Re: Are direct drive extruders any good?
November 08, 2013 06:18PM
I've bought some 43mm (high torque) NEMA 17's for testing, but I've noticed that I have to turn the trim pot on the stepper driver, nearly to full in order for them to work.

So I'm not sure if this is going to be a viable option.
(My supplier's literature claims they are tested with RAMPS, but to be honest I'm very skeptical about these claims, and suspect that they just buy them in bulk from AliExpress and then sell them individually at a small markup - without ever testing them.

They offer a money back guarantee for motors that don't work with RAMPS, but the cost to send a motor back is probably 1/2 the price of the motor its self.

BTW. I've also noticed a load more direct driver extruders on Ebay recently
[www.ebay.com.au]

[www.ebay.com.au]

There is a separate thread on the forum for the 2nd of these, which @Vince has bought, so I'm hoping he can give us all a review.

To be honest, I've very tempted to take a punt and order on or other of these myself. (Probably the MBE Extruder V9, as I'd receive it much quicker as its a local supplier)

Edit. I've just noticed this thread about the MBE Extruder V9 [forums.reprap.org] So perhaps its not the one to go for unless its been modified recently)

Perhaps the second one I saw on eBay is better .. Who knows ;-)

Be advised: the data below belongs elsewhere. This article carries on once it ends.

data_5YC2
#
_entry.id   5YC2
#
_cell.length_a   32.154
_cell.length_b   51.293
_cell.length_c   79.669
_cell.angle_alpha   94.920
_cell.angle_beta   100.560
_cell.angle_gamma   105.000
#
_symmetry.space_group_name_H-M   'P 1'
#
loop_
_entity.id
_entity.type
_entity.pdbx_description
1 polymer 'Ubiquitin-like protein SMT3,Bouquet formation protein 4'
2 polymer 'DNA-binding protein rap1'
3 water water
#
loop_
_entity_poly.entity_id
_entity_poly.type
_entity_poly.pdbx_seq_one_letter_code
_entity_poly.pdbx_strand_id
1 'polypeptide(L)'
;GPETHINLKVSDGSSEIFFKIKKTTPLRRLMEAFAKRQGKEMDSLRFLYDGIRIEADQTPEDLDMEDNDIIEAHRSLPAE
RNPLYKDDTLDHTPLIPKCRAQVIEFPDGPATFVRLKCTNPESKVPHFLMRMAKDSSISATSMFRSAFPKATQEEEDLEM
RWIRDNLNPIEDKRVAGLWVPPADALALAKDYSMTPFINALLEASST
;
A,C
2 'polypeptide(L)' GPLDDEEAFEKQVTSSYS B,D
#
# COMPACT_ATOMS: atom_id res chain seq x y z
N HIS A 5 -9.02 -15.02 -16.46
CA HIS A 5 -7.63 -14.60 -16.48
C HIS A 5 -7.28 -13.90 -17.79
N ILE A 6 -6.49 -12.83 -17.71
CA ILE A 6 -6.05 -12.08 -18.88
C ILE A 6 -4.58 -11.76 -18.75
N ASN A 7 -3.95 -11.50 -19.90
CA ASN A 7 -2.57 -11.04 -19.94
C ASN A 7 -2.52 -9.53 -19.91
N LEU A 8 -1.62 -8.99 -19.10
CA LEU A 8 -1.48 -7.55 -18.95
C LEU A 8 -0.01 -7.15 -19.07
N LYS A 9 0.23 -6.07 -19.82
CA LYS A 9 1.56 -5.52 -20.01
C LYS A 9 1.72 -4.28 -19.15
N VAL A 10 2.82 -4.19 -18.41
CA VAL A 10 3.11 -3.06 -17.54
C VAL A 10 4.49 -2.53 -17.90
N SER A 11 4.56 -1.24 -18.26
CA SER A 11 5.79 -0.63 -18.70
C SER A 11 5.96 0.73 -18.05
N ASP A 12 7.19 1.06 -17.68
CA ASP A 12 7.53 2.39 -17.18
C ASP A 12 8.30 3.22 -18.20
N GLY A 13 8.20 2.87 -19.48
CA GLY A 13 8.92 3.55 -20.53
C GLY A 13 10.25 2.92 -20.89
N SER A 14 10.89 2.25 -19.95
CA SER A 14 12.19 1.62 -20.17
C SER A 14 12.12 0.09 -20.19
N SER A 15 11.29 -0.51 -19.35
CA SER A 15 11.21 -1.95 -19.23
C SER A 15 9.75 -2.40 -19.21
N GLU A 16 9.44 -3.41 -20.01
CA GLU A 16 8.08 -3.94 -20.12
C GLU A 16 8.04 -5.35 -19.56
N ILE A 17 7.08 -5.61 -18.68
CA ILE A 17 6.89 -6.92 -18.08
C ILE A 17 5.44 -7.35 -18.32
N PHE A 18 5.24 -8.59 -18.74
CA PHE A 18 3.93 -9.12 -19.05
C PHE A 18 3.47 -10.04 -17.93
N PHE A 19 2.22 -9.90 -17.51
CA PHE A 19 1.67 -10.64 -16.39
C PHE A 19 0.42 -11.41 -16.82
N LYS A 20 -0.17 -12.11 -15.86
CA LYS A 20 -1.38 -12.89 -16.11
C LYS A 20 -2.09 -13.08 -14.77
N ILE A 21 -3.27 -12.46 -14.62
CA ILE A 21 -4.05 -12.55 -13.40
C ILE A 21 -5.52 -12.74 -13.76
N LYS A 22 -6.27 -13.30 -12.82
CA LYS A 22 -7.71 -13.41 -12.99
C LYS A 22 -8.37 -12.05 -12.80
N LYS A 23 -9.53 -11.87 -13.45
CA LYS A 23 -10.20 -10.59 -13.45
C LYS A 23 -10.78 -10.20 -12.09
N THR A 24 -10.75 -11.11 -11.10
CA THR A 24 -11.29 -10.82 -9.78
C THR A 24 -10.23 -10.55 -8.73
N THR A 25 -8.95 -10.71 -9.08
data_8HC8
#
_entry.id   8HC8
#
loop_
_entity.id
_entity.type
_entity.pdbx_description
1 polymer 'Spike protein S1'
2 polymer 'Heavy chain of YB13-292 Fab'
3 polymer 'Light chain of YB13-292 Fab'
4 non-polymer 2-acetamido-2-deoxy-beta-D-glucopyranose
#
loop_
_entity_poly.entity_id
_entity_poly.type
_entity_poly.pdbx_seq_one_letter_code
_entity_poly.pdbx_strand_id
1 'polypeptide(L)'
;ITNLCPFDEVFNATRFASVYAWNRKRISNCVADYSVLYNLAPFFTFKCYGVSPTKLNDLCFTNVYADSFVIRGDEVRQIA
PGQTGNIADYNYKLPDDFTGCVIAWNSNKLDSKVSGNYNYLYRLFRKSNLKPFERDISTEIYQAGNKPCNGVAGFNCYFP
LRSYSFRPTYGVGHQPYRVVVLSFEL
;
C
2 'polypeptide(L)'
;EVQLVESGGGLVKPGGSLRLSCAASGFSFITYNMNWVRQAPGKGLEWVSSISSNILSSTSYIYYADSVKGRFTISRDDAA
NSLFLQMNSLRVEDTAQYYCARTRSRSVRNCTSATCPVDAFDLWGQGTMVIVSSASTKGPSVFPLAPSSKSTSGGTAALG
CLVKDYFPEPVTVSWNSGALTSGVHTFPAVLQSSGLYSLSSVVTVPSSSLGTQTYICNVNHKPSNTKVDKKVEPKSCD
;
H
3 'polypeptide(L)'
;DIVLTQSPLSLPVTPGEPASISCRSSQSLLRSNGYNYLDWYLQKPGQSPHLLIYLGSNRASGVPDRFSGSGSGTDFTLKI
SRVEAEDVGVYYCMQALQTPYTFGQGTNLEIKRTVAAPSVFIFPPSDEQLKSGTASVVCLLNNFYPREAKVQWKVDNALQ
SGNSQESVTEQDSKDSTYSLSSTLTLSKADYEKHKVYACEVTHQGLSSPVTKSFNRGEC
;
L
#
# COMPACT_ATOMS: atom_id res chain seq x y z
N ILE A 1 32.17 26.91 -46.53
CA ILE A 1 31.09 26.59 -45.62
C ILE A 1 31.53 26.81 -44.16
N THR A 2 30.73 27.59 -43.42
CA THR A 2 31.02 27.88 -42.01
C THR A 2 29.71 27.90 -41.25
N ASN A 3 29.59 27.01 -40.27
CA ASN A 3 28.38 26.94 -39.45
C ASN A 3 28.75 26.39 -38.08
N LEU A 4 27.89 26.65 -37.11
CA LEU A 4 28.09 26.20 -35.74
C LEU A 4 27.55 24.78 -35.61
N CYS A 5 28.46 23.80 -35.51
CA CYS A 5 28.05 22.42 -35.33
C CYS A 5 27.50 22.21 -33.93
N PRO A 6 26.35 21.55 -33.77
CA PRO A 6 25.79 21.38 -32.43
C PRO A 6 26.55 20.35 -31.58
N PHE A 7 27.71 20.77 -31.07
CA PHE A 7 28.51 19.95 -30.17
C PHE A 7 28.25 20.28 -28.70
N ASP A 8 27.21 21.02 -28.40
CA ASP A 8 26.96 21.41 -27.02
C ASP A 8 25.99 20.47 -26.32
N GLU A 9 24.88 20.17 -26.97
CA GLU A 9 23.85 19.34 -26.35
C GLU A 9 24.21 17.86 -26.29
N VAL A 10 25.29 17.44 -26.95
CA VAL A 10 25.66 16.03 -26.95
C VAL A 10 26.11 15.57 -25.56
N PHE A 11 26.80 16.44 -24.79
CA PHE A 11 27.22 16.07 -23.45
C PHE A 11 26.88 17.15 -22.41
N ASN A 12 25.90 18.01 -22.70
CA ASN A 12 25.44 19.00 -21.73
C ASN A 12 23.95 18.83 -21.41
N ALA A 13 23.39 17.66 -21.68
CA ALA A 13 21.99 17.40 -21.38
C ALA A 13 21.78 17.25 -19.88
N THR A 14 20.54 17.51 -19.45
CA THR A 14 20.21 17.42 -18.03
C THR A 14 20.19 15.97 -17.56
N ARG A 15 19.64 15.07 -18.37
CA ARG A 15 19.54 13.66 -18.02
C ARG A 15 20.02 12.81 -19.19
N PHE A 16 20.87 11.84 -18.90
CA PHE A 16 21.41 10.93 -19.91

Edited 1 time(s). Last edit at 11/08/2013 06:22PM by rogerclark.
Re: Are direct drive extruders any good?
November 08, 2013 06:46PM
A "normal torque" NEMA-17 should be within 20% to 30% of their high torque version, so it's nothing special. The 1.5A current is a bit much for the drivers we use. There are a *lot* of motors out there with that issue.

The second pre-built extruder runs a type K thermocouple for it's sensor. That's going to be a bit tough to run into your Ramps board. If it's anything like the thermocouple's I've bought on eBay it's not going to be very accurate. I have yet to get one back from the cal lab with a clean bill of health.
Re: Are direct drive extruders any good?
November 08, 2013 07:30PM
Thanks uncle_bob

I didn't notice the thermocouple.

I've looked at using these before, for a non-reprap project, and it looks like they'd need a special converter board for use with RAMPS.
e.g. [ww1.microchip.com]

But if possible I guess it would be far easier to remove the thermocouple and put in a thermistor. I'm going to message the eBay supplier and see if they think the thermocouple is removable

Edit. Probably need to use one of these [www.sparkfun.com] and it looks like there is an Arduino library to communicate with the IC, but of course this would require modifications to Marlin and changes to the RAMPS electronics its self as the device uses SPI

Edited 1 time(s). Last edit at 11/08/2013 07:35PM by rogerclark.
Re: Are direct drive extruders any good?
November 08, 2013 08:01PM
Evin with an interface chip you are still stuck with the basic accuracy of the thermocouple used. I have not been happy with the cheap ones I've bought...